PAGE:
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July 7, 2014 |

2013 Bronx ASAP Leadership Team Member

I’m not what you would call a traditional student. I dropped out of high school because of a growing scene of violence. But I did not give up on my education and obtained my GED in 2005. For the next six years I worked odd and dead-end jobs with no future in sight. I decided a return to college was necessary for my life to move forward and have meaning.


The thought of going back to school was scary. I had not been in a school setting in six years, and technically hadn’t completed even a single year of high school. My fears were all too quickly brought to fruition when I took the CUNY placement exam. I failed the math placement. After a summer course, I failed my retake. As they say, however, the third time is the charm, and this time I passed by one point.


While I was ecstatic to have passed and finally be able to start my college career fresh, at the same time a sense of fear and dread loomed over me about going back to college. Like I said, I am not a traditional student. I was 23 at the time and hadn’t truly been in an academic setting in over six years. I thought I was too old, that I was not smart enough. I would be surrounded by spring chickens fresh out of high school who knew everything, and I would be the foolish old dinosaur in the classroom. It was around this time that I was accepted into ASAP.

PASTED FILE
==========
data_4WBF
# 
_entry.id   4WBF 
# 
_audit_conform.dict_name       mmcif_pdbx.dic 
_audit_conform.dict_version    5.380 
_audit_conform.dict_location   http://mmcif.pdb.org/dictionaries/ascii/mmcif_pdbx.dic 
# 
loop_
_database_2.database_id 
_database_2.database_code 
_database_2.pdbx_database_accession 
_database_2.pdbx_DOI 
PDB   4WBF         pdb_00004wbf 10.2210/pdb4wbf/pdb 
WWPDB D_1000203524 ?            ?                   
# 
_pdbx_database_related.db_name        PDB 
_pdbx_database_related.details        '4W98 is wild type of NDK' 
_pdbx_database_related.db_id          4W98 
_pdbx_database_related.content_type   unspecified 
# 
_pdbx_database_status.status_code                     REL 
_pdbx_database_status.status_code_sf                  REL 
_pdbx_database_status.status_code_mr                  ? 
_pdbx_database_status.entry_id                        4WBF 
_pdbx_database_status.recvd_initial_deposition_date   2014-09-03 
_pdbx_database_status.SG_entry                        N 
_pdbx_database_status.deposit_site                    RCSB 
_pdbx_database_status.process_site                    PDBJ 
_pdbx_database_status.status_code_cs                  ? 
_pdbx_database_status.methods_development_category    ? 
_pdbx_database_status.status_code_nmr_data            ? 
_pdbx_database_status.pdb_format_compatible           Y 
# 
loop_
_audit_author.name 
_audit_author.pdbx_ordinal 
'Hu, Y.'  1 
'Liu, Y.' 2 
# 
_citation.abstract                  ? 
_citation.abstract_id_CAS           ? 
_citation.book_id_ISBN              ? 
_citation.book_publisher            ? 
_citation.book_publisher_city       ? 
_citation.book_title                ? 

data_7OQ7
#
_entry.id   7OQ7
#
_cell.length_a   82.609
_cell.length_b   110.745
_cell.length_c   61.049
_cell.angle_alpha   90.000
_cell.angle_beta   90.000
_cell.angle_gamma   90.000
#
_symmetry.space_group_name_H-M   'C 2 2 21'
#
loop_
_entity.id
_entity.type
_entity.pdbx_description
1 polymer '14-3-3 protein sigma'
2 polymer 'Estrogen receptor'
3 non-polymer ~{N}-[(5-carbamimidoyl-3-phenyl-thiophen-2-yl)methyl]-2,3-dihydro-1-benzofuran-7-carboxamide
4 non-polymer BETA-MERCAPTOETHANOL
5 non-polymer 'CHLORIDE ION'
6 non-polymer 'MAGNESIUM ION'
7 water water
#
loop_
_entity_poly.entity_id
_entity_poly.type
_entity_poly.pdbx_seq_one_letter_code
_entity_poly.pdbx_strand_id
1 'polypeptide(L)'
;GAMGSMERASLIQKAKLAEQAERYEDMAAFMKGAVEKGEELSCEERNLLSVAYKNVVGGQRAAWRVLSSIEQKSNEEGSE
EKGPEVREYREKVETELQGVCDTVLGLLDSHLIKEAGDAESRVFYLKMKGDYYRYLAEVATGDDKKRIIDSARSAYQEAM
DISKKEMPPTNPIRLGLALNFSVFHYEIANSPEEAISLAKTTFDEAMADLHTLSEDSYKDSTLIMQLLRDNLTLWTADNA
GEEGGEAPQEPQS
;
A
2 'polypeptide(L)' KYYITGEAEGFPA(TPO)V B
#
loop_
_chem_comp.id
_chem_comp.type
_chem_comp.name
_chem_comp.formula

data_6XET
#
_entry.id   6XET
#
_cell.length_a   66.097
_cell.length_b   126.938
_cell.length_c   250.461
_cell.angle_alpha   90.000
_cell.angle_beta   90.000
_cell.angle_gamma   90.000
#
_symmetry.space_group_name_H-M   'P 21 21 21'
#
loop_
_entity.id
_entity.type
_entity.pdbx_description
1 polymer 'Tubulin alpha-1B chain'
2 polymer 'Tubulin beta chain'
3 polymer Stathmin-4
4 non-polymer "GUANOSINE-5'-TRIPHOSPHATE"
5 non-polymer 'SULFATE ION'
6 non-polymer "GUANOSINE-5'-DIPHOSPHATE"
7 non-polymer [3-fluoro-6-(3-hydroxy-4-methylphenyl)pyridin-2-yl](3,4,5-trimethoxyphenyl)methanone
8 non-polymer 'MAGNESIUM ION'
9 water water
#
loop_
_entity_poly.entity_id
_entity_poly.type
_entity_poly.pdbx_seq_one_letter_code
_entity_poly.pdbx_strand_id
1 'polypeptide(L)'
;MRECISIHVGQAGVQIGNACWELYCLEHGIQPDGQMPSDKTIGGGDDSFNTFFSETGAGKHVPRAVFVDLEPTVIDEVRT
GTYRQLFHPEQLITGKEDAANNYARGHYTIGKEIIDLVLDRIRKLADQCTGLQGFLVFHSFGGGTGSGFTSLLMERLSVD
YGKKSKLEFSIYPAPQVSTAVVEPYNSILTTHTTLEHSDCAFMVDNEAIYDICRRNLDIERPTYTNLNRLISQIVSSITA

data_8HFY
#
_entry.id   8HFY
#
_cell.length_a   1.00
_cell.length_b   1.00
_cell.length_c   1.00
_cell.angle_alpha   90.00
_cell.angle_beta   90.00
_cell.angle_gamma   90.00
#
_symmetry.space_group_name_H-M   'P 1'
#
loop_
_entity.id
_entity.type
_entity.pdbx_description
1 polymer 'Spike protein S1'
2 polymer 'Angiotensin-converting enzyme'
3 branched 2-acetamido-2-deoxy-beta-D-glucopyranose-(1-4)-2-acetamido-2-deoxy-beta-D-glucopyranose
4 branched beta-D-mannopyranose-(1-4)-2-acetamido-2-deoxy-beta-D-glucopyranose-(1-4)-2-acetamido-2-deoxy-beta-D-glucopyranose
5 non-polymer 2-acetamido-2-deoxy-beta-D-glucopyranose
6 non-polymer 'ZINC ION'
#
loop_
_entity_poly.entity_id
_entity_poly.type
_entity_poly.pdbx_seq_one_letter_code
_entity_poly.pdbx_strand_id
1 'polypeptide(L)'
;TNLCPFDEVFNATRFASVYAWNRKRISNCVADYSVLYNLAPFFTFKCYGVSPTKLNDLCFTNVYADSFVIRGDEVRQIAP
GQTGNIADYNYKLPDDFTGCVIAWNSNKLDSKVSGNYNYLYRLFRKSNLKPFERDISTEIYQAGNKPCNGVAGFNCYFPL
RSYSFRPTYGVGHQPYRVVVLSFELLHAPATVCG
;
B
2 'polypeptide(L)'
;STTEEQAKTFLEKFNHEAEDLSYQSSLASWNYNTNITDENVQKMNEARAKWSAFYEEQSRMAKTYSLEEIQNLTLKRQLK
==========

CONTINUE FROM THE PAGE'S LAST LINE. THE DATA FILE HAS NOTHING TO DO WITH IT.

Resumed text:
I was told I would be put into a cohort with incoming freshmen and we would be taking classes together our first semester. This cohort scheduling was supposed to build a foundation of support during my ASAP experience by connecting me with my peers. If that wasn’t enough, I had to attend an orientation for three days with them before school started. “Great, time for them to meet the dinosaur,” I remember thinking to myself. How could they give me any level of support, let alone be my peers? Much to my surprise when I showed up that gloomy rainy morning, I did not see a bunch of bright-eyed, bushy-tailed children. There were faces of all kinds. There were faces of all ages. In fact one of the other students called me a spring chicken, go figure.


Jumping forward in time to now, I realize that ASAP is an every-kind-of-student program. The environment they provided us through our weekly seminars, adviser meetings, and cohort placement fostered a safe, accepting place for us to have both academic and social success. I am an ASAP leadership team member with two other students from my cohort. Both are younger than me and both have a path to college just as unique and eventful as mine. I received advice from older students in the cohort who shared their experiences with me and kept fresh and up-to-date by the younger students who were just starting to explore the world. I have made many friends in ASAP, and on more than one occasion it has been this family-like support that has kept me going and given me the motivation and confidence to make it to my graduation.